Like everything else in the world of promotion of a product, the sales pitch always seems to be, “if a little is good, a lot has to be better.” High fat levels change energy and protein ratios, so if you increase fat, you also need to increase protein levels. Additionally, it has been shown in dairy cattle that if you increase fat, you also need to increase dietary fiber, calcium and magnesium levels to compensate for imbalances that occur. Upsetting rumen fauna by nutrient imbalance is always a risk, and elevating the level of one nutritional aspect isn’t wise. I have consistently fed and recommended 2-4% fat in the rations I have provided captive and wild deer over the last 30 years. With high performance of these animals shown through body weight, antler growth, and reproduction, I have never encountered a situation when the ration did not meet energy requirements of the animal.

 

3.) Why aren’t the calcium and phosphorus levels higher?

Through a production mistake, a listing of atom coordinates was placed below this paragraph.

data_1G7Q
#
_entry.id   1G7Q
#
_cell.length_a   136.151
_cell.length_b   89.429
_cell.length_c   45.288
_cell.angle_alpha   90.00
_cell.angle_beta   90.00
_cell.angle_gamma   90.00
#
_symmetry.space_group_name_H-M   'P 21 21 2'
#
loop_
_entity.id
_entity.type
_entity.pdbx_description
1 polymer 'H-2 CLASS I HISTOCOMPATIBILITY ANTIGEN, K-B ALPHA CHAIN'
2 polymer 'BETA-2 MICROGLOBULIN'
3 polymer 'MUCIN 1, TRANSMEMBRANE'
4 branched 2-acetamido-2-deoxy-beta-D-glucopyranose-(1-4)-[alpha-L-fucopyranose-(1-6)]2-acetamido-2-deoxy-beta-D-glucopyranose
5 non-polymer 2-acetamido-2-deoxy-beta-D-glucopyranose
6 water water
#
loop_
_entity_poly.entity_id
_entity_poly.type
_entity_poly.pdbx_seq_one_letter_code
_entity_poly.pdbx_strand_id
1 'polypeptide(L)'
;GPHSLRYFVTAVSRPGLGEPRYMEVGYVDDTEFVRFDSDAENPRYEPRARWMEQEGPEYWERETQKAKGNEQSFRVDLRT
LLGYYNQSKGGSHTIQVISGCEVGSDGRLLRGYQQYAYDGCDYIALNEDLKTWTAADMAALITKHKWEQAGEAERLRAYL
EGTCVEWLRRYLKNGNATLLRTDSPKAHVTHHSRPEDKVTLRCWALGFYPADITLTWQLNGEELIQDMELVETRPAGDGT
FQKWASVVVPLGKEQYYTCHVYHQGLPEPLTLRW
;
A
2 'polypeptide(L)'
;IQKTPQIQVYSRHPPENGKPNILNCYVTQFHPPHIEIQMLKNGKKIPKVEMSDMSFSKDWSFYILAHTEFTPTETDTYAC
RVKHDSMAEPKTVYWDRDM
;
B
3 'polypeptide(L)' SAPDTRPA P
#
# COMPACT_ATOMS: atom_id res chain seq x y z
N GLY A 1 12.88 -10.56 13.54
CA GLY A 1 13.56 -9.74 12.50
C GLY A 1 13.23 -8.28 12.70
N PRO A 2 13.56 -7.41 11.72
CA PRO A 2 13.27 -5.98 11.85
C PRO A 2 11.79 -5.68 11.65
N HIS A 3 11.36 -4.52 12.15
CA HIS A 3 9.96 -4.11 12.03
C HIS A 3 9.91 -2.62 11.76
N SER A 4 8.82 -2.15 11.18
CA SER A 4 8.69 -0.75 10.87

Calcium and phosphorus requirement of white-tailed deer is one area that has received major research. The highest calcium level requirement reported in a study is 0.55% for does in late lactation. Although it is easy to think that since antlers have high calcium levels, high calcium levels are important for antler production. Actually, antler growth requirements for calcium are only 0.17% of the diet; 1% calcium diet is well above all known calcium requirements. Conversely, high calcium levels (1.5%, or above) are dangerous to does, and they can come down with milk fever shortly after birthing. In the early years of my research, I had personal experience with milk fever while feeding captive research deer a diet that was too high in calcium levels. Essentially, deer that are fed supplements with high calcium levels become dependent on external sources of calcium and “forget” how to manufacture calcium from their own bone reservoirs when faced with the high demand for calcium at the time of birthing.